Nicole Pehl

Nicole Pehl

Nicole (pehlnc@g.cofc.edu) graduated from North Carolina State University in 2016 with a degree in Marine Science and a minor in Environmental Science. Nicole joined the EVSS program in the fall of 2018 and is currently a graduate assistant for the EVSS office and for the Department of Geology and Environmental Geosciences office. While she has broad research interests, including marine conservation and environmental policy, she is pursuing a thesis project focused on the ecologic and economic implications of the South Carolina aquatic turtle trade. Nicole chose the EVSS program because of its dual focus on environmental science and environmental policy and the diversity of the curriculum.



Amanda

Amanda Namsinh

Amanda (namsinha@g.cofc.edu) received her bachelor’s degree in marine science at the University of South Carolina in 2018. During her undegraduate career, she studied in Dr. Howie Scher's geochemical paleoceanography lab that investigated the radiogenic isotopic composition of deep sea sediments to serve as a paleoclimate record. After graduating, Amanda was employed for a year at the University of South Carolina as a lab manager for Dr. Scher and a teaching assistant for the School of the Earth, Ocean, and Environment. She enrolled into the EVSS/MPA concurrent program in 2019 to pursue a career in environmental management. Her research interests include coastal science and policy that promotes social, economic, and environmental resilience.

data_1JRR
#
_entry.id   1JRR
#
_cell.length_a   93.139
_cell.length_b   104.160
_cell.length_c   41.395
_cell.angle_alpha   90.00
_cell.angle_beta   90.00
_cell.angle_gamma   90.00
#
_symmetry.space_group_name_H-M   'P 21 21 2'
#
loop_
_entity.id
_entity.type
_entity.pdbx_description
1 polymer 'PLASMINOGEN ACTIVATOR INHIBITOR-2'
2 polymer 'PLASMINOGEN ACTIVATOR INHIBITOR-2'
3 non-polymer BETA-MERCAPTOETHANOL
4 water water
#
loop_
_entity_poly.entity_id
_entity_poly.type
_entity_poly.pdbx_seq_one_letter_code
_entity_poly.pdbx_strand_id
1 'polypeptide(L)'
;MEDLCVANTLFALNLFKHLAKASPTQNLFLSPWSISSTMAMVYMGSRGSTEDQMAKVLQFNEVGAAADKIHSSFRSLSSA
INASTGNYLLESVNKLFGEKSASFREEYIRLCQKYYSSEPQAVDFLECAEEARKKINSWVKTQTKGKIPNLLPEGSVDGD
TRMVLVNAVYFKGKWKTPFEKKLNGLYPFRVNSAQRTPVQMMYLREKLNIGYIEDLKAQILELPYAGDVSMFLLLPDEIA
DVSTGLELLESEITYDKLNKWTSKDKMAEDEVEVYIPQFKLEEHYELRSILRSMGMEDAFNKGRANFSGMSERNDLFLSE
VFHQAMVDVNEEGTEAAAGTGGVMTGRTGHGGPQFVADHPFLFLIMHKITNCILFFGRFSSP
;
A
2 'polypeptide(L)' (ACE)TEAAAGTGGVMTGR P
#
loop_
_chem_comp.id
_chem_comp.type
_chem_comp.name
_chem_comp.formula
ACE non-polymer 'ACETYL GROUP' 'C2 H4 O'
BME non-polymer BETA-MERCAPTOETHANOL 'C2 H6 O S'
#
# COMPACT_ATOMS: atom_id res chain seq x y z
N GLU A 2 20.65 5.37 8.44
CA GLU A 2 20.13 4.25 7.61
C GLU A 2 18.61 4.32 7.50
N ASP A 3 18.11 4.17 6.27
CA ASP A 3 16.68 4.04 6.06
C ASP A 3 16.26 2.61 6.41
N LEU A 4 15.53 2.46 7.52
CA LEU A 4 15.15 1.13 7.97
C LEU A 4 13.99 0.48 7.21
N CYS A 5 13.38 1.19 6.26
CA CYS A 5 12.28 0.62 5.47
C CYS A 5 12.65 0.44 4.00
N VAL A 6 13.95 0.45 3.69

Haley Schanne

Haley Schanne

Haley (schannehj@g.cofc.edu) graduated from the University of Rhode Island with a degree in Marine Biology, and joined the Concurrent Environmental and Sustainability Studies/Public Administration program in January 2018. She is a current Graduate Assistant in the Graduate School office. Her research interests concern nonprofit impacts on environmental management of harbors. Haley spent a year as a member of the Chesapeake Conservation Corps outside Baltimore, Maryland working for a nonprofit nature center. Currently, she is working on formulating an applied research project involving an analysis of two harbors to measure the impact of the nonprofit sector on harbor sustainability.  

Program Contact

EVSS Program
The College of Charleston
66 George Street
Charleston, SC 29424
Phone: (843) 953-2000
Fax: (843) 953-2001
E-mail: MES Program